ISSN (Print) - 0012-9976 | ISSN (Online) - 2349-8846

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OXI (NO) to the Attempted Coup in Greece

An explanation of the crisis in Greece, its antecedents and causes and what implications it has for the project of a unified Europe.

On 14 February 2015 in the Economic & Political Weekly, I posed the following question (Oncu, 2015):

Some used to claim that the EU (European Union) was a progressive ethical project of civilisation based on liberal market principles, standards of democratic governance and the rule of law. Others used to claim that the EU was an anti-democratic imperialist project of the international finance capital under the hegemony of Germany.

Given what has been going on in Greece, I wonder which one?

Since then, a few things have become crystal clear. One, the EU is under the hegemony of Germany; two, it is hardly civilised and, hence, cannot be a project of civilisation (borrowing from Mahatma Gandhi, I say, it would have been a good idea), and three, it is hardly democratic.

What was the Referendum About

About 64 % of the eligible Greek voters participated in a referendum on 5 July 2015. The referendum was called by the governing Syriza leader and Prime Minister Alexis Tsipras on 26 June. Technically, the referendum was about the 25 June offer of the “Troika” to the Greek government. The Troika represents the international creditors of Greece and consists of the European Commission (EC), the European Central Bank (ECB) and the International Monetary Fund (IMF). It has been in charge of “managing” the ongoing European debt crisis that started in Greece in May 2010. 

The referendum question was 74 words and I have no doubt that most voters did not even read the question. Quite likely, most did not even know that the offer they voted had already expired on 30 June 2015.

But they all knew what the real question was:  whether to say no, or to bow down to the dictatorship of finance capital under which they had been suffering dearly since the beginning of the crisis.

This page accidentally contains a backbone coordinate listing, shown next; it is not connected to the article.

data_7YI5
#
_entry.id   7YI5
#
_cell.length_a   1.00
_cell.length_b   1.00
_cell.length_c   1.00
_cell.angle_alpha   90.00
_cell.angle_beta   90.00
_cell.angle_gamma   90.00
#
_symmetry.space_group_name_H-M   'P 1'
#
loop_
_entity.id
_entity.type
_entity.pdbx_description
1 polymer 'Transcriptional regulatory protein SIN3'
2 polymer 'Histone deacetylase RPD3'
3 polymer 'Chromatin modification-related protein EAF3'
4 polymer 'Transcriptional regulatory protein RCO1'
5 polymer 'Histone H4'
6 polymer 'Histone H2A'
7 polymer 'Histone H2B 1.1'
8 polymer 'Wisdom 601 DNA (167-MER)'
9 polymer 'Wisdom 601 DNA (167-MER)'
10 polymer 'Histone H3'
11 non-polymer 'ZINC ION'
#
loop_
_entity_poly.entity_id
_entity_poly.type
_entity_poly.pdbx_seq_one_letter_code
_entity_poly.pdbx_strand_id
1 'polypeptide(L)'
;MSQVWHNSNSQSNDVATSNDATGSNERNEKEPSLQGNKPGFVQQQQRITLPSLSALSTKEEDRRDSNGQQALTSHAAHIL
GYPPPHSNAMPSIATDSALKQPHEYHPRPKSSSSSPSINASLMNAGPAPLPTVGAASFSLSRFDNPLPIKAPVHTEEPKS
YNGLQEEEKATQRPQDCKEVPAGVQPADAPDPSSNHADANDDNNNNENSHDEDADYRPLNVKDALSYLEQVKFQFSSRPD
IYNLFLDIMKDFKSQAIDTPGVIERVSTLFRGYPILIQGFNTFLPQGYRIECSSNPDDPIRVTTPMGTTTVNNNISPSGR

And of the votes that were valid, 61% was “oxi” (no) and 39% was “nai” (yes).

Failed Medicine

Since the onset of the crisis, Greece had gone through two “bailout” programmes the Troika structured; one in May 2010 and the other in March 2012. Despite these two “bailouts” Greece has been in depression since the beginning of 2009. From its peak in 2008, the Greek Gross Domestic Product (GDP) is down about 27%, unemployment is above 25%, youth unemployment is above 60%, and the Greek debt to gross domestic product (GDP) ratio is about 180%.

In return for these programmes, the Troika demanded some, so-called, fiscal, structural and financial reforms. What was demanded in the name of fiscal reforms was more and more austerity, that is, less and less spending by the households and the government. Furthermore, the structural reforms required, among other things, cuts in retirement and other social benefits, further reducing the purchasing power of the households.

How can an economy grow if its households and government spend less and less, unless its firms increase their spending substantially? Why would its firms increase their spending substantially, if they cannot sell what they produce to the rest of the economy and, after a devaluation of the currency (which cannot be done under the euro), to the outside world?

Does one need a PhD in Economics from a top Western university to see that an economy cannot grow if all of its sectors spend less and less? Would spending less and less not deepen an ongoing depression? Of course, it would, and it did.

Yet, the “civilised” Troika plutocrats--many of whom with PhDs from “respected” American and European universities--either pretend that they believe reducing spending can increase growth or they are ardent believers of some religion which says it can or, maybe, they have a different agenda.

Indeed, rather than bailing out Greece, these programmes bailed out the pre-2010 creditors of Greece--mainly the German and French banks. According to data from the Bank of International Settlements (BIS), while as of December 2014 the German and French bank exposures to Greek debt were €10.6 billion and €1.3 billion respectively, the corresponding exposures as of March 2010 were €32 billion and €52 billion respectively. Indeed, 92% of the €240 billion “bailout” loans to Greece since May 2010 went to European and Greek banks.

No one can doubt that this is a bailout. But, of the banks, not of Greece.

Syriza’s Challenge